# The Naked Scientists Forum

### Author Topic: Length contraction is a mathematical convenience.  (Read 612 times)

#### jeffreyH

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##### Length contraction is a mathematical convenience.
« on: 23/09/2016 17:17:23 »
In general relativity we can actually detect the effects of gravity on time. The Lorentz factor leads to the conclusion of length contraction. However, unlike time dilation, this is only a mathematical convenience. You cannot actually detect a change from any point of observation. This takes away the issue of length contraction during rotation. Where the radius would have to contract in order for the spinning object to not disintegrate.
« Last Edit: 23/09/2016 17:27:15 by jeffreyH »

#### Thebox

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##### Re: Length contraction is a mathematical convenience.
« Reply #1 on: 23/09/2016 22:24:42 »
In general relativity we can actually detect the effects of gravity on time. The Lorentz factor leads to the conclusion of length contraction. However, unlike time dilation, this is only a mathematical convenience. You cannot actually detect a change from any point of observation. This takes away the issue of length contraction during rotation. Where the radius would have to contract in order for the spinning object to not disintegrate.

In reality  we can actually detect the effects of gravity on the rate of the Caesium atom which we use to measure time.

Of course objects do not contract in length although spin can make an object contract at its ,,poles,,

#### jeffreyH

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##### Re: Length contraction is a mathematical convenience.
« Reply #2 on: 25/09/2016 18:35:57 »
In general relativity we can actually detect the effects of gravity on time. The Lorentz factor leads to the conclusion of length contraction. However, unlike time dilation, this is only a mathematical convenience. You cannot actually detect a change from any point of observation. This takes away the issue of length contraction during rotation. Where the radius would have to contract in order for the spinning object to not disintegrate.

In reality  we can actually detect the effects of gravity on the rate of the Caesium atom which we use to measure time.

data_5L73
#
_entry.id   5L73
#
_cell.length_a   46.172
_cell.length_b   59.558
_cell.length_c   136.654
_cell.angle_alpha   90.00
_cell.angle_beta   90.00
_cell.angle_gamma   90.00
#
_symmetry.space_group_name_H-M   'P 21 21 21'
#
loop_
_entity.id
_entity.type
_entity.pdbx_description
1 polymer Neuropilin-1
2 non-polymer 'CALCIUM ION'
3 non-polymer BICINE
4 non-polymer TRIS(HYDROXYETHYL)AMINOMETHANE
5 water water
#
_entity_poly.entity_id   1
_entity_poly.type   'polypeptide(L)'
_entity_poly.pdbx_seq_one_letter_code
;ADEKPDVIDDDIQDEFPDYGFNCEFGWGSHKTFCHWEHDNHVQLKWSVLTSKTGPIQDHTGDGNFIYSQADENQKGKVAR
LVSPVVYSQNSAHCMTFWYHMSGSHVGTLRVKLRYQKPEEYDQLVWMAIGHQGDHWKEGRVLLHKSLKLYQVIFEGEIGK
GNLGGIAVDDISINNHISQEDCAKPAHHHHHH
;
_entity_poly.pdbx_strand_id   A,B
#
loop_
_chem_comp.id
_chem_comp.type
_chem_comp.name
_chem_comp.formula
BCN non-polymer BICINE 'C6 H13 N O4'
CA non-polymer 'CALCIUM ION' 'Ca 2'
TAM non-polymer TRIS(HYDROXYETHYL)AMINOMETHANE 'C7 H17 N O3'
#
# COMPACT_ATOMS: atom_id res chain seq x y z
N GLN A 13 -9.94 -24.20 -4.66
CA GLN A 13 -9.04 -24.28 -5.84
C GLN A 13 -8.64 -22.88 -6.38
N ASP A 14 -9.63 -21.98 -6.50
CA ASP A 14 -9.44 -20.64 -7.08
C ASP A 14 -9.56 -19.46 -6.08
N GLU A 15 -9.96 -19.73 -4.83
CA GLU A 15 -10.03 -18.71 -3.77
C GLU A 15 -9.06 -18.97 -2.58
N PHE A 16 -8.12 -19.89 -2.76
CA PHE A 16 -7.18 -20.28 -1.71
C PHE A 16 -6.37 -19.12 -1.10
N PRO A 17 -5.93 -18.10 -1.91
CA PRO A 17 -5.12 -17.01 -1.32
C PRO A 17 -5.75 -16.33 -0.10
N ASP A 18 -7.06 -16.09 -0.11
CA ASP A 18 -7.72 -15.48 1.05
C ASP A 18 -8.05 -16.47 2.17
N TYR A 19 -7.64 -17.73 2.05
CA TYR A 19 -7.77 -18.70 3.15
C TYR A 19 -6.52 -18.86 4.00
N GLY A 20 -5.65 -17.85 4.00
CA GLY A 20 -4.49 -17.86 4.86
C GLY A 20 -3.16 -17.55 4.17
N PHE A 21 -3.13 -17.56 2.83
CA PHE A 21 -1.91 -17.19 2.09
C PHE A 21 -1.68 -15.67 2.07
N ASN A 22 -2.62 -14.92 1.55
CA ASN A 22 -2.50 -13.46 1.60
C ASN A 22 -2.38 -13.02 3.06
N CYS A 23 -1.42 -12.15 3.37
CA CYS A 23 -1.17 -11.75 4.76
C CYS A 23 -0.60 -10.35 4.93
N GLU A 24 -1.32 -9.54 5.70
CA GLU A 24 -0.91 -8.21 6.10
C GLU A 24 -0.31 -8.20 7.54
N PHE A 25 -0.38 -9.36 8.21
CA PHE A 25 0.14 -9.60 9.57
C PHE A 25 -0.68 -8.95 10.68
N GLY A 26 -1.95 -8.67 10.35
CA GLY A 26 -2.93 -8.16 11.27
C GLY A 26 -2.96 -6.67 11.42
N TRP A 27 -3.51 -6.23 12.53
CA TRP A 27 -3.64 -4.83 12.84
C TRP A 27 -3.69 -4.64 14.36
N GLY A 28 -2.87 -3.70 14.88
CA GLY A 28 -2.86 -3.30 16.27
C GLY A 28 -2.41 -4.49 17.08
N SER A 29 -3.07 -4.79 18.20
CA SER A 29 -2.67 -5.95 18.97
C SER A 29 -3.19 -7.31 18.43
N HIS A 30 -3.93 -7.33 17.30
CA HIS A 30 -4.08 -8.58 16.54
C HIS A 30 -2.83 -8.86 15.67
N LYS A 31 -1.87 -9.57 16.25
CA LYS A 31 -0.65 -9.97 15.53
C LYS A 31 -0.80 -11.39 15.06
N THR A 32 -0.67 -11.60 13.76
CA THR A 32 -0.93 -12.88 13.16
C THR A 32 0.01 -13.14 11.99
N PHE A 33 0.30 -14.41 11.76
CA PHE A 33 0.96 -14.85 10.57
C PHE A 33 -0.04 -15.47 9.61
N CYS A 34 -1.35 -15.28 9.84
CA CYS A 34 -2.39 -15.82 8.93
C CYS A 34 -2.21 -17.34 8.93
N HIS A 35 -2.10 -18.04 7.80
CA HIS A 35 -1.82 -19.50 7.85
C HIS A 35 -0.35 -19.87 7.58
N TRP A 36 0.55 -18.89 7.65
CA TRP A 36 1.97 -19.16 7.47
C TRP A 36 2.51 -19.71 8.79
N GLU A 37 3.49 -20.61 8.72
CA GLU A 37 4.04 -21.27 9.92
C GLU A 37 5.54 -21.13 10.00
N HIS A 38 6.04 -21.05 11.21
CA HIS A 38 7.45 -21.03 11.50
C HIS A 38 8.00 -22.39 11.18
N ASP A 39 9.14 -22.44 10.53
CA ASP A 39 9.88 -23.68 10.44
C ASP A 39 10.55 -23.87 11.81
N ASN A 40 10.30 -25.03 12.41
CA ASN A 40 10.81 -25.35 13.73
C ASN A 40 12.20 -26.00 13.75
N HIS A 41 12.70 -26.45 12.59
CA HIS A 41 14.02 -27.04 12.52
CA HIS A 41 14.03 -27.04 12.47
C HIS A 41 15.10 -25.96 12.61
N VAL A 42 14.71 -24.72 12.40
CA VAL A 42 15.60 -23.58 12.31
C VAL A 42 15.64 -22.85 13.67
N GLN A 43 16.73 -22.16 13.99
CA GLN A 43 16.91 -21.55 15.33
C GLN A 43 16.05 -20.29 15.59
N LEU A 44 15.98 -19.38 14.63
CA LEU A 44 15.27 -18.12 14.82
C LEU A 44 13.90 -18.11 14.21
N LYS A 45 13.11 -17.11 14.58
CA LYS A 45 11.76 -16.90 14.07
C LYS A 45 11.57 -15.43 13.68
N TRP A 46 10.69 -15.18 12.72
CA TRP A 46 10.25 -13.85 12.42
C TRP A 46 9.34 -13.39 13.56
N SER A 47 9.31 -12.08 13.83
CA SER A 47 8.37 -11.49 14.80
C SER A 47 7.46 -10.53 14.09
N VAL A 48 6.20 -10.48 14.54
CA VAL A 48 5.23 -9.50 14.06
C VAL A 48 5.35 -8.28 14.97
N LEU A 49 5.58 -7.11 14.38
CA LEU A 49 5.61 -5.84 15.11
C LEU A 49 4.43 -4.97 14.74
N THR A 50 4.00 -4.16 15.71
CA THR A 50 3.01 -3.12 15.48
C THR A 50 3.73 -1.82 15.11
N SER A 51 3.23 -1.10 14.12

Of course objects do not contract in length although spin can make an object contract at its ,,poles,,

Those are very pertinent observations.

Say Fred plans his journey to star x. He knows it is l lightyears away and calculates that with enough fuel he can reach it in n years at velocity v. He knows nothing of relativity. When he actually undertakes the journey he finds that he reaches star x in 1/2n years. So now he concludes that his distance measurements must have been in error and the star was only 1/2l light years away. He has experienced length contraction without being able to detect it. Due to time dilation. In which case time dilation must relate to the amount of inertia in the moving mass.

#### Thebox

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##### Re: Length contraction is a mathematical convenience.
« Reply #3 on: 25/09/2016 22:26:01 »
In general relativity we can actually detect the effects of gravity on time. The Lorentz factor leads to the conclusion of length contraction. However, unlike time dilation, this is only a mathematical convenience. You cannot actually detect a change from any point of observation. This takes away the issue of length contraction during rotation. Where the radius would have to contract in order for the spinning object to not disintegrate.

In reality  we can actually detect the effects of gravity on the rate of the Caesium atom which we use to measure time.